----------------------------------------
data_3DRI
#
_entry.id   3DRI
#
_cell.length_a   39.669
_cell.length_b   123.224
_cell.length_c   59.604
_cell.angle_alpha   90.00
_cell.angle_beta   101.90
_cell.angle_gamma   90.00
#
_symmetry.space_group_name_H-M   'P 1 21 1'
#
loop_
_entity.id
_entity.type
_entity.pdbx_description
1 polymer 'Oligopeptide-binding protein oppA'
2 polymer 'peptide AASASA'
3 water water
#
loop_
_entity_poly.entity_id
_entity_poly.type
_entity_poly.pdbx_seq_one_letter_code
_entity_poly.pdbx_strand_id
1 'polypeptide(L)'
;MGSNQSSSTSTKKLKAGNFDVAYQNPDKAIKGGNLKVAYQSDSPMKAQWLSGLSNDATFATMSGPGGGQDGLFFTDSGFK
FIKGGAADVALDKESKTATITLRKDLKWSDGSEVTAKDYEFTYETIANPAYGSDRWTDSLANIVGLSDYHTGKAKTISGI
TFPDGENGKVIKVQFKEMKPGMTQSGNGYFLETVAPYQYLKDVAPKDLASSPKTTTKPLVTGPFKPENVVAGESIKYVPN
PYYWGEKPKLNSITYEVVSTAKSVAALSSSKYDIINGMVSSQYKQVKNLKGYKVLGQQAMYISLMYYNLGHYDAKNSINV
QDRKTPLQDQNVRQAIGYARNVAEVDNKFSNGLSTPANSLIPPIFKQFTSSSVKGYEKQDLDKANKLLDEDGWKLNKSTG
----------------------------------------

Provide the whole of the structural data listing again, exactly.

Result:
data_3DRI
#
_entry.id   3DRI
#
_cell.length_a   39.669
_cell.length_b   123.224
_cell.length_c   59.604
_cell.angle_alpha   90.00
_cell.angle_beta   101.90
_cell.angle_gamma   90.00
#
_symmetry.space_group_name_H-M   'P 1 21 1'
#
loop_
_entity.id
_entity.type
_entity.pdbx_description
1 polymer 'Oligopeptide-binding protein oppA'
2 polymer 'peptide AASASA'
3 water water
#
loop_
_entity_poly.entity_id
_entity_poly.type
_entity_poly.pdbx_seq_one_letter_code
_entity_poly.pdbx_strand_id
1 'polypeptide(L)'
;MGSNQSSSTSTKKLKAGNFDVAYQNPDKAIKGGNLKVAYQSDSPMKAQWLSGLSNDATFATMSGPGGGQDGLFFTDSGFK
FIKGGAADVALDKESKTATITLRKDLKWSDGSEVTAKDYEFTYETIANPAYGSDRWTDSLANIVGLSDYHTGKAKTISGI
TFPDGENGKVIKVQFKEMKPGMTQSGNGYFLETVAPYQYLKDVAPKDLASSPKTTTKPLVTGPFKPENVVAGESIKYVPN
PYYWGEKPKLNSITYEVVSTAKSVAALSSSKYDIINGMVSSQYKQVKNLKGYKVLGQQAMYISLMYYNLGHYDAKNSINV
QDRKTPLQDQNVRQAIGYARNVAEVDNKFSNGLSTPANSLIPPIFKQFTSSSVKGYEKQDLDKANKLLDEDGWKLNKSTG